Deborah Cooke’s excellence in world building just keeps getting better and better and her characters just keep getting more interesting. This time she brings us a man who’s ignorance of his heritage gets him in a world of trouble and a woman who’s knowledge of hers scares the daylights out of her and we get to watch as the magic of Deborah’s words give them life and meaning and make them fall in love as well. Her plot of fantasy and contemporary mixes like the perfect ingredients of a time loved recipe, her characters keep the pages turning and the nails bitten to the quick. And the romance, oh the romance is poetic how she makes these not so ordinary folks bow to the altar of extraordinary love. As with every series they’re best read in order but she also makes each one stand well on it’s own.
Deborah yours is always one of my must reads and always keepers on my shelves.
Buy the book here, visit the author's website here.

photo credit: Michelle Rowen

Tuesday, November 20, 2012

New Release Feature A Winter Wonderland anthology + Q&A w/Kristina McMorris

Q&A with Kristina McMorris
A Winter Wonderland

It’s my pleasure to introduce to the forum Kristina McMorris. She will also be my guest author in January when we read and discuss her novel Bridge of Scarlet Leaves.

Kristina, welcome to the General Fiction forum.
Debbie - Can you tell us a little about the Anthology A Winter Wonderland?
Kristina - Thanks so much for having me! I'd be thrilled to chat about A Winter Wonderland. Ideally enjoyed by a cozy fire and with a cup of hot cider (splash of brandy optional), the book is comprised of four novellas: "A Winter Wonderland" by Fern Michaels, about a snowboarding accident that leads to surprising love; "The Joy of Christmas" by Holly Chamberlin, spotlighting the rekindled romance of a Christmas Scrooge; "The Christmas Thief" by Leslie Meier, about an investigation of stolen jewels that uncovers so much more; and "The Christmas Collector" guessed it, me.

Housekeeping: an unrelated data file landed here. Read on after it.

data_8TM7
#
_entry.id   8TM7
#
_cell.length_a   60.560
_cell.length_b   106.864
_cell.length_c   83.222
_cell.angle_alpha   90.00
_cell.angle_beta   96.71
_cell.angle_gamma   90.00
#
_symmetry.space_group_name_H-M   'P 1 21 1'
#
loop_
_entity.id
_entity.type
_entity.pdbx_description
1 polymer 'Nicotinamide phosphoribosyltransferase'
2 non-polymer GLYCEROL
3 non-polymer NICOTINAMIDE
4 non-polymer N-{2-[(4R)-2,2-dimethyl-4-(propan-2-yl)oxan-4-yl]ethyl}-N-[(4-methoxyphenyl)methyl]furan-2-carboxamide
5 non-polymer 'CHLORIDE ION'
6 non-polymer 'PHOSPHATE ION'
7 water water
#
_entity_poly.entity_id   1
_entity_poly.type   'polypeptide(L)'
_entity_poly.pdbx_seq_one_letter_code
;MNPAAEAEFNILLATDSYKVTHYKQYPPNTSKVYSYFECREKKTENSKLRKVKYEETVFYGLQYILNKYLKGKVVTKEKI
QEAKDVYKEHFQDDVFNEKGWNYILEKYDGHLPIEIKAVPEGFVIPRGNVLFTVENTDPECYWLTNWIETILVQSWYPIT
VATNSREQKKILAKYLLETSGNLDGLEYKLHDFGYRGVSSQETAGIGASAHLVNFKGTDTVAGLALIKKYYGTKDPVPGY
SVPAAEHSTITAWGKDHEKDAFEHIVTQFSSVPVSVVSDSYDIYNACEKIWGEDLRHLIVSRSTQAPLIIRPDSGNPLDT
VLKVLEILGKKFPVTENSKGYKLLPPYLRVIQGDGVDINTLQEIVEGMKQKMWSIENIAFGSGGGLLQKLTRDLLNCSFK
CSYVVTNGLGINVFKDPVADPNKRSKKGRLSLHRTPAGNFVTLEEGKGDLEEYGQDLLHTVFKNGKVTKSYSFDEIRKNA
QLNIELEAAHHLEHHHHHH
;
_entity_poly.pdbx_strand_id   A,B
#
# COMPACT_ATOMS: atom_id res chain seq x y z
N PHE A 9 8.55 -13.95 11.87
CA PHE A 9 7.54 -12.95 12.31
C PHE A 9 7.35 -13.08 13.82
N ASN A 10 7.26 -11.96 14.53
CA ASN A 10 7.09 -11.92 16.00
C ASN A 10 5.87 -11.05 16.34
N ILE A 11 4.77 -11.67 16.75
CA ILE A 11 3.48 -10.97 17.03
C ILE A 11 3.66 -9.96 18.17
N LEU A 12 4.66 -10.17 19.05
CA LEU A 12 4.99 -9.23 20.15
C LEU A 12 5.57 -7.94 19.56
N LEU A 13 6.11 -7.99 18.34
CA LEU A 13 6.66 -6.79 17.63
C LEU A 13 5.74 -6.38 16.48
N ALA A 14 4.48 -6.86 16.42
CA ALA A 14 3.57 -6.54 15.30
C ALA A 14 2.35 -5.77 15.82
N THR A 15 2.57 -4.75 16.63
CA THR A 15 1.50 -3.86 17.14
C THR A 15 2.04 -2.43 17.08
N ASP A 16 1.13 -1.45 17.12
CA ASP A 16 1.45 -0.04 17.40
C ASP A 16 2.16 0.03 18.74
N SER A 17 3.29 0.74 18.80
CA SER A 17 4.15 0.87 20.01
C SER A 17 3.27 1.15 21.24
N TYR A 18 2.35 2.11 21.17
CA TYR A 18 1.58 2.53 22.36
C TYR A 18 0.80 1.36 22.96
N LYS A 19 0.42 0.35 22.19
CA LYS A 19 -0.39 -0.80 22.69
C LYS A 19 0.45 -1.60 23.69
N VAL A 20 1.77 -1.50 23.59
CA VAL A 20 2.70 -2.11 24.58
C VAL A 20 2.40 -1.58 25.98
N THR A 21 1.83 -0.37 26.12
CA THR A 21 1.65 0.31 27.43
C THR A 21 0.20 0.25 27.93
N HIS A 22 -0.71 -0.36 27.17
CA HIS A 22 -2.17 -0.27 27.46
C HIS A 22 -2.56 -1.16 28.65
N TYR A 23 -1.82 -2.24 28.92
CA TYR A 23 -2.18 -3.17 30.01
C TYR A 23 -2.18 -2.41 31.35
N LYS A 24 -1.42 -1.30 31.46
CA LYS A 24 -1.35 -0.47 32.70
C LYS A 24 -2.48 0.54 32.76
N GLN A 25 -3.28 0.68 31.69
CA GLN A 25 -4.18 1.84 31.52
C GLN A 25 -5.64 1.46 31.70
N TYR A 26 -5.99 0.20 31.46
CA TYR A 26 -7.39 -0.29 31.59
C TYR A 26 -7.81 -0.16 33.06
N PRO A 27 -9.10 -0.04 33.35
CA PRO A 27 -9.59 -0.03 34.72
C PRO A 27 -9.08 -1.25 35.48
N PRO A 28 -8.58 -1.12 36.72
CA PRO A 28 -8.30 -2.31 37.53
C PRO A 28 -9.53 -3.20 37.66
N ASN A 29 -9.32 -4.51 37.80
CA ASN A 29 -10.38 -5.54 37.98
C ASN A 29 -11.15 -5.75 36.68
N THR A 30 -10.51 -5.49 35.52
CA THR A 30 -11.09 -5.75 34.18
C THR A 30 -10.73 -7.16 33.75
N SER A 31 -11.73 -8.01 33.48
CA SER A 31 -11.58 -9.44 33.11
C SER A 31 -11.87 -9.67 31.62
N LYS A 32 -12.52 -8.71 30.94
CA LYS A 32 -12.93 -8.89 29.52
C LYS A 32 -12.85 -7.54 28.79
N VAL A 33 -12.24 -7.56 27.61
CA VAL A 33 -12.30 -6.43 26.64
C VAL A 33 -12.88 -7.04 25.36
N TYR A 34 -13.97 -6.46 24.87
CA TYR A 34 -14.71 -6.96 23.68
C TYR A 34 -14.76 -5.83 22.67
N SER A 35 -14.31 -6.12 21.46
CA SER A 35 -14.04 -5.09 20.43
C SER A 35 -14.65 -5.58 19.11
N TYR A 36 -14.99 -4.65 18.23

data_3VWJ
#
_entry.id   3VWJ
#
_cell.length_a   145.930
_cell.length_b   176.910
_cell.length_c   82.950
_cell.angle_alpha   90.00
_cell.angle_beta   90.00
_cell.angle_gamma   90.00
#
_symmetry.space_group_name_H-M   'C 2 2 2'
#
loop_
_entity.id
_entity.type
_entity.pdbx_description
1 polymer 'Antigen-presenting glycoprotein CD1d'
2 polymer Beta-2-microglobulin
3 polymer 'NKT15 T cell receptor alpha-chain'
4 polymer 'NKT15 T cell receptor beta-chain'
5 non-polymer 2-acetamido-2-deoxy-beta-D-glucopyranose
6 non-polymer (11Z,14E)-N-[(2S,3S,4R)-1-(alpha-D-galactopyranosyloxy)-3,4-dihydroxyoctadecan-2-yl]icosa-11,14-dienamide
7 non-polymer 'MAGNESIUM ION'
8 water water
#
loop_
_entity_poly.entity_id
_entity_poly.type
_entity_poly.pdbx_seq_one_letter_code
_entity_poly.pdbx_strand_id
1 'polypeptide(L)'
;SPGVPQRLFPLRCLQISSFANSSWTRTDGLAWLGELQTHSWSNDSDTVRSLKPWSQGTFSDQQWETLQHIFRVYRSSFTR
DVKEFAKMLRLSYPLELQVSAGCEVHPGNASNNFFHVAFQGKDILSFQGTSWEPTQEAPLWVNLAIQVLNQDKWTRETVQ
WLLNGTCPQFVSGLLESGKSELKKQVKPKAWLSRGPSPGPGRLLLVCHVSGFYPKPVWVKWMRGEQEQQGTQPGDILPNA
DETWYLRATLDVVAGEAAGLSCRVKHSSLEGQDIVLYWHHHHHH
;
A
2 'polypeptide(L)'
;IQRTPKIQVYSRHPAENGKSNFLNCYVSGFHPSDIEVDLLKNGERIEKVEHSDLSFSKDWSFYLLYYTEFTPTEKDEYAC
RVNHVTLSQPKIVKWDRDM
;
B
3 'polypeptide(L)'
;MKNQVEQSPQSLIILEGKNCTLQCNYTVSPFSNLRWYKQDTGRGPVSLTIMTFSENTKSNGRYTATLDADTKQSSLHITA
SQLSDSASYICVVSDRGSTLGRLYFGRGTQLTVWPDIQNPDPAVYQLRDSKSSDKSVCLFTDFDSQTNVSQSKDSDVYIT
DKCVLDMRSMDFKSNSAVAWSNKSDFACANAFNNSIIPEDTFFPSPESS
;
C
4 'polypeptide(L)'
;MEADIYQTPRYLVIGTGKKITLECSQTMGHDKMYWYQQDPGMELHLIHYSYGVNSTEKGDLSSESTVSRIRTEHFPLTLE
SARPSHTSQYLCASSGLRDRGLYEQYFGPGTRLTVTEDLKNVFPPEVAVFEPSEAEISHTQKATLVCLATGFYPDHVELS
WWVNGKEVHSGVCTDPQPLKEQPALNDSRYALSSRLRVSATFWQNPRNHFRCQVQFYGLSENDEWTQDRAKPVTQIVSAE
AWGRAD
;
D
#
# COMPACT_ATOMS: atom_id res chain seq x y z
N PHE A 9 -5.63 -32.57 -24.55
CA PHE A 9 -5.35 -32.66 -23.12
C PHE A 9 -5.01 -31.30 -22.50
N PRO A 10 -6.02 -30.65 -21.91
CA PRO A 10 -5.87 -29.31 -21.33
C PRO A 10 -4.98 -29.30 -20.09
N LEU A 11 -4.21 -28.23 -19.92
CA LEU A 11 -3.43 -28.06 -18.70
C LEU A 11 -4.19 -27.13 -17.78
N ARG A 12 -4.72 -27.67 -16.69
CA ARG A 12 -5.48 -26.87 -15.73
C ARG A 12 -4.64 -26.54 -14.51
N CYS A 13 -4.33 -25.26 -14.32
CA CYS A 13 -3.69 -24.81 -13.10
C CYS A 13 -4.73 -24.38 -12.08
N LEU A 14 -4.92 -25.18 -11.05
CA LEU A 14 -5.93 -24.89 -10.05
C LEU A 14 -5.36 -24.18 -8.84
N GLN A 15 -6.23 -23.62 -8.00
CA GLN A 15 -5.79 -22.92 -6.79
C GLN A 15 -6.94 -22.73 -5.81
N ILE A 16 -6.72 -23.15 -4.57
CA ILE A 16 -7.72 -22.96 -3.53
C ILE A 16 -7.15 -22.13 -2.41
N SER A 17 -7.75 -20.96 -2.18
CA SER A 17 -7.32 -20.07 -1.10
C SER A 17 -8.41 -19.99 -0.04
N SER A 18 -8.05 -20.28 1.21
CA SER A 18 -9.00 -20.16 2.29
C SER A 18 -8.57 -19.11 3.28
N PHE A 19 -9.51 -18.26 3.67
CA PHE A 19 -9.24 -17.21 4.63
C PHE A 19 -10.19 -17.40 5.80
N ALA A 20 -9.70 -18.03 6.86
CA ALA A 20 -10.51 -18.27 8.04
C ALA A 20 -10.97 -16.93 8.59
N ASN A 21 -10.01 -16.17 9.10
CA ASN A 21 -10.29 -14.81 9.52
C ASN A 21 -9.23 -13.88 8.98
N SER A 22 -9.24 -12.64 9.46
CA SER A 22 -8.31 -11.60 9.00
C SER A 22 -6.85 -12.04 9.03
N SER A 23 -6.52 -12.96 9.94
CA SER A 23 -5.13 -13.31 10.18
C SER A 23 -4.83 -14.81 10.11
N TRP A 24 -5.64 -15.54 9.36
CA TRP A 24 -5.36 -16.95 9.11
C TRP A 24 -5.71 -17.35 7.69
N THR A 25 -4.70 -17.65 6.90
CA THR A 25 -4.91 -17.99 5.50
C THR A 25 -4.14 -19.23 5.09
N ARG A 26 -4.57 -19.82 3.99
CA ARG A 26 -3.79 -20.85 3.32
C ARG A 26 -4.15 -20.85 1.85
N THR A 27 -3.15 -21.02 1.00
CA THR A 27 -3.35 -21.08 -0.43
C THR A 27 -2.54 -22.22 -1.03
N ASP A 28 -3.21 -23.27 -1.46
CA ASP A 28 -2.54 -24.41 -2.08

My particular story features an estate liquidator named Jenna Matthews, who, as t
he daughter of a former hoarder, seeks catharsis through her career. While preparing a sale in time for Christmas, a materialistic season of "junk" exchanges in her mind, she stumbles across a shoebox of World War II keepsakes. All tied to the secret past of an elderly woman, the mysterious collection forces Jenna to reexamine the true value of life, holidays, and memories -- both those we'd like to forget and the ones we hope to keep.

What I especially loved about writing this novella was the inclusion of two elderly characters who were young in my debut novel, Letters from Home!

You are no stranger to the spotlight.
Tell us about your five year stint hosting a children’s television show starting when you were 9. (there’s much more I’d love to ask, but I’ll save it for your next interview)